The Demonstrators (Drowning Bulb), 2012
Tania Pérez Córdova
Following the notion of breaking an object in order to truly experience it, Nina Beier (*1975, Denmark) presents The Demonstrators, a group of artworks that portrays futility as a state of pure presence.
At the core of Beier’s sculptures are images purchased from various stock photography agencies that come from online sources. These found images are then merged with found objects: poster print-outs are dipped in glue and hung to dry on different sorts of objects that constitute the support.
These ensembles, although apparently simplistic, allow a complete merging of sign, support, and that which is signified, although – at the same time – they could suggest a collapse of language, instead of its configuration. They seek recognizable symbolical value while remaining open metaphors, and have the ability to refer to many things, while left to reflect upon their own sense of ‘being.’ While the poster and its object support are firmly glued together, Beier takes an interest in how they remain without an adhesive that cements subject and object together so that the intentional experience is one.
The work Tania Pérez Córdova (*1979, Mexico City, Mexico) is inspired by her interest in the way that the certainty of an object is created and in the relation between vision and conviction. She explores the situation of objects, paying special attention to the way in which they exist. Pérez Córdova does not believe in the autonomy of objects but in their circumstantial existence and significance. A very important part of her work consists in being really close to the production process, where she can closely analyze the materials and the way in which one thing leads to the other, experiencing the invisible content of a work of art through the space between one object and another.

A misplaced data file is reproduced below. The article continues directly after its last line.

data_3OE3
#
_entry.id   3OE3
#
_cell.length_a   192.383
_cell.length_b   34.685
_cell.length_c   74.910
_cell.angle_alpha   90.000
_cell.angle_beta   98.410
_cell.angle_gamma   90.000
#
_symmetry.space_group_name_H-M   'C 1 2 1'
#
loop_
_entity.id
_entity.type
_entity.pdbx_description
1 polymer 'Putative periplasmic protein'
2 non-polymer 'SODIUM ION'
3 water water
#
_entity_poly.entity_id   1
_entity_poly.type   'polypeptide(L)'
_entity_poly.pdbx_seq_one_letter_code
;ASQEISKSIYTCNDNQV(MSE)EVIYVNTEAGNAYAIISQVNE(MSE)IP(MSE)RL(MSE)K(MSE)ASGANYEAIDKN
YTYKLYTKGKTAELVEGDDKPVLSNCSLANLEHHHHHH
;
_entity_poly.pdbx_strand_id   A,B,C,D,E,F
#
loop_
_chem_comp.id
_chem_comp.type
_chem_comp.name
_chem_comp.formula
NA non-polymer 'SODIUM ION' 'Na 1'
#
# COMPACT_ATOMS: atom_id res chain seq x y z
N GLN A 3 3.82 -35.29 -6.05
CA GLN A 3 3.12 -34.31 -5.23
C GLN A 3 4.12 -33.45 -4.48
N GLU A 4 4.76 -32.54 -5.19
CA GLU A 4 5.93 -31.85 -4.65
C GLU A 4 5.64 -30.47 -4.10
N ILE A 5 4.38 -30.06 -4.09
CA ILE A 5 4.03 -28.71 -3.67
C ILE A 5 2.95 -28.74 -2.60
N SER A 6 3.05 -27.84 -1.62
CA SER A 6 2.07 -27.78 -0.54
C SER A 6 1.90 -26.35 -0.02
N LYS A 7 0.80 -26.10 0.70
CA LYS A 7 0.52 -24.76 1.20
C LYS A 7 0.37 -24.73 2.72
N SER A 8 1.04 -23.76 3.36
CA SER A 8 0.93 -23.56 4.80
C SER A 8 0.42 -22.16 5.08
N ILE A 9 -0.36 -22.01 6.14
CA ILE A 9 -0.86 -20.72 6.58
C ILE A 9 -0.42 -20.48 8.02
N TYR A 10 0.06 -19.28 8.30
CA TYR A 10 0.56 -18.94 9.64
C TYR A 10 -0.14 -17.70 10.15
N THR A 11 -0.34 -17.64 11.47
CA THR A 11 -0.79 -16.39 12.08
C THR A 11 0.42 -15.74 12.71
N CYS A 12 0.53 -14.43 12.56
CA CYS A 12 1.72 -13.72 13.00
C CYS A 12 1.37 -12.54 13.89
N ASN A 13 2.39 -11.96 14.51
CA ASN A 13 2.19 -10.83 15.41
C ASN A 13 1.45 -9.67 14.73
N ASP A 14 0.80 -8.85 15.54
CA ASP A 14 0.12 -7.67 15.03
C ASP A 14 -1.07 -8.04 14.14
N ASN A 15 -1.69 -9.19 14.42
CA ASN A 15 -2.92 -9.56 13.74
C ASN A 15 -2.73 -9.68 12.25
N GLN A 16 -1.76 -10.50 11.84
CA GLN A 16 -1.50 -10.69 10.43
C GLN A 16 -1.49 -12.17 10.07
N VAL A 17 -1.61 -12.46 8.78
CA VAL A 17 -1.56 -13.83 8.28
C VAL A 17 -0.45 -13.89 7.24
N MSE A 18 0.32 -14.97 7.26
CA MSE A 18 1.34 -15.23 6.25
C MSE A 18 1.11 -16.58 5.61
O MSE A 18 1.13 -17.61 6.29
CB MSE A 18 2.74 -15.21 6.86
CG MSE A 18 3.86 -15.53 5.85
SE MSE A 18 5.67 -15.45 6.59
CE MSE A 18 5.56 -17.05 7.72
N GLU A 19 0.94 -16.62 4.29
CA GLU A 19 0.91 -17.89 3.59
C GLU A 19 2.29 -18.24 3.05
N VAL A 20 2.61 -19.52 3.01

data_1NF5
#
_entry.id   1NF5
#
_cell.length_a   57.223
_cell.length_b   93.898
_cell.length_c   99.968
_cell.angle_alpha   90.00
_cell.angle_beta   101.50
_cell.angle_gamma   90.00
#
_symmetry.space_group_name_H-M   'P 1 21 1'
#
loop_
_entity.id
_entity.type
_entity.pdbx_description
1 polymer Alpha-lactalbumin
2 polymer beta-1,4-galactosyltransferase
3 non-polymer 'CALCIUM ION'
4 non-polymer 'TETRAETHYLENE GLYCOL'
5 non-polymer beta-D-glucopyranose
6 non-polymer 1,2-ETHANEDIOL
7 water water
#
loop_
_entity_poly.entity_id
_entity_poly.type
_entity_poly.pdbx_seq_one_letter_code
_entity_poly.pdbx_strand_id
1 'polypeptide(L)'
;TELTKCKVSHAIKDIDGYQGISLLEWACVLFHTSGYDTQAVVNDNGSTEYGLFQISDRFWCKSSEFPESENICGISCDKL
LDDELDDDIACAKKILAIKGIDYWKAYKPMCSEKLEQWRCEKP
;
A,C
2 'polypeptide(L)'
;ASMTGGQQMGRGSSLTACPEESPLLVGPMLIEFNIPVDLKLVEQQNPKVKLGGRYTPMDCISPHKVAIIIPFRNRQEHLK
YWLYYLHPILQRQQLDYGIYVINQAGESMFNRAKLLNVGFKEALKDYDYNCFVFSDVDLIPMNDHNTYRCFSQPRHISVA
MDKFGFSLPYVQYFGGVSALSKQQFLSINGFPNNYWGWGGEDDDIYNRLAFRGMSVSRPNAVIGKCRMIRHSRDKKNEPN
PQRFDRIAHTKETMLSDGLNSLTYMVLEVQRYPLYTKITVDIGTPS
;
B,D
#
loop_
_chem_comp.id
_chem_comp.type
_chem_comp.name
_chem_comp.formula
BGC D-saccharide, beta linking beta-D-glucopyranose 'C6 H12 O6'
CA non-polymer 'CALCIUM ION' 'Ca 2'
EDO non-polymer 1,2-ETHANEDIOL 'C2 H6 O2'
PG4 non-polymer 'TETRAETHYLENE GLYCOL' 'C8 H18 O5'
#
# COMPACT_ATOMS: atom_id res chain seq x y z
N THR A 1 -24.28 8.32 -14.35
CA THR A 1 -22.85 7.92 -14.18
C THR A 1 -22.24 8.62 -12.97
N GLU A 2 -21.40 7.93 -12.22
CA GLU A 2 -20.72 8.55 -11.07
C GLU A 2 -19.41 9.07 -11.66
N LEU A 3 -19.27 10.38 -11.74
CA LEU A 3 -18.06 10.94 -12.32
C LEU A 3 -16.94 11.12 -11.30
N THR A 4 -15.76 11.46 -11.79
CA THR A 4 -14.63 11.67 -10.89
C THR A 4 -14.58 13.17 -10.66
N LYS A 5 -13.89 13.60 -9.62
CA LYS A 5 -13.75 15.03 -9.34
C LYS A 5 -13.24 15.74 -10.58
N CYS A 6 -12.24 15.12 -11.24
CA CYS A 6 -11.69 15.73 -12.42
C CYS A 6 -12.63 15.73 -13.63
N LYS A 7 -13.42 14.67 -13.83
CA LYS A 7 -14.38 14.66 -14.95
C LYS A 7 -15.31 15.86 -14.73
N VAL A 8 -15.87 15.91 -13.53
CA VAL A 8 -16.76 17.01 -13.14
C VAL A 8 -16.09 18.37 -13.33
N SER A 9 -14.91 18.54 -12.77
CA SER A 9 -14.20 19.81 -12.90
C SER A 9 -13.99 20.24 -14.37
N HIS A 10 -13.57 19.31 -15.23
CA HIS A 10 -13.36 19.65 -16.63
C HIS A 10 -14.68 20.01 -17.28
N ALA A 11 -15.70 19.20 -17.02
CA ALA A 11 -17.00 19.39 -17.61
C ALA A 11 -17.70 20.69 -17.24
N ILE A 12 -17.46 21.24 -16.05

La Trampa, Edgardo Aragón
Edgardo Aragón’s work discloses a series of situations that take place within a specific social context in Mexico. Through the use of narrative and inspired by his own entourage, Aragón stages situations, stories and events that have taken place in his own rural setting and that he has witnessed or learned about, mainly through oral history. His work references a legacy of stories charged with violence and strong social meaning; as a result, he creates very personal works informed by poetic narratives. Every piece in Aragón’s oeuvre encompasses a story that is slowly been told once again; they depict a memory or the presentation of the reconstruction of personal experiences. Through a series of clips and scenes, Aragón constructs his family portrait, now broadly captured on video.
<i>La Trampa</i> (2011), is a 3-channel video installation that documents an airplane’s attempt to land on a damaged and abandoned clandestine landing strip that used to be part of an aerial route for transporting marijuana during the 70s and 80s in a remote town called La Trampa, in Oaxaca (Southern Mexico). This recreation, however, goes back to the original context in which the only witnesses of the airplane’s activity were the few inhabitants that lived in the nearby village -established precisely due to the drug business in the area.
A folk song known from word of mouth by the inhabitants of the town, tells the story of the last plane that ever landed on this site without being able to take off, and it also narrates how the drug dealers burned the plane and fled in order to avoid being caught by the federal police. For this project, the artist asked a local trio (folk band) to perform the song, while a plane -similar to the original one- made a couple of attempts to land on the barely visible landing strip where some pieces of metal and other remains from the original aircraft, still lie around.
Edgardo Aragon @ Art | 43 | Basel
Tania Pérez Córdova
Abril 12 – Junio 16, 2012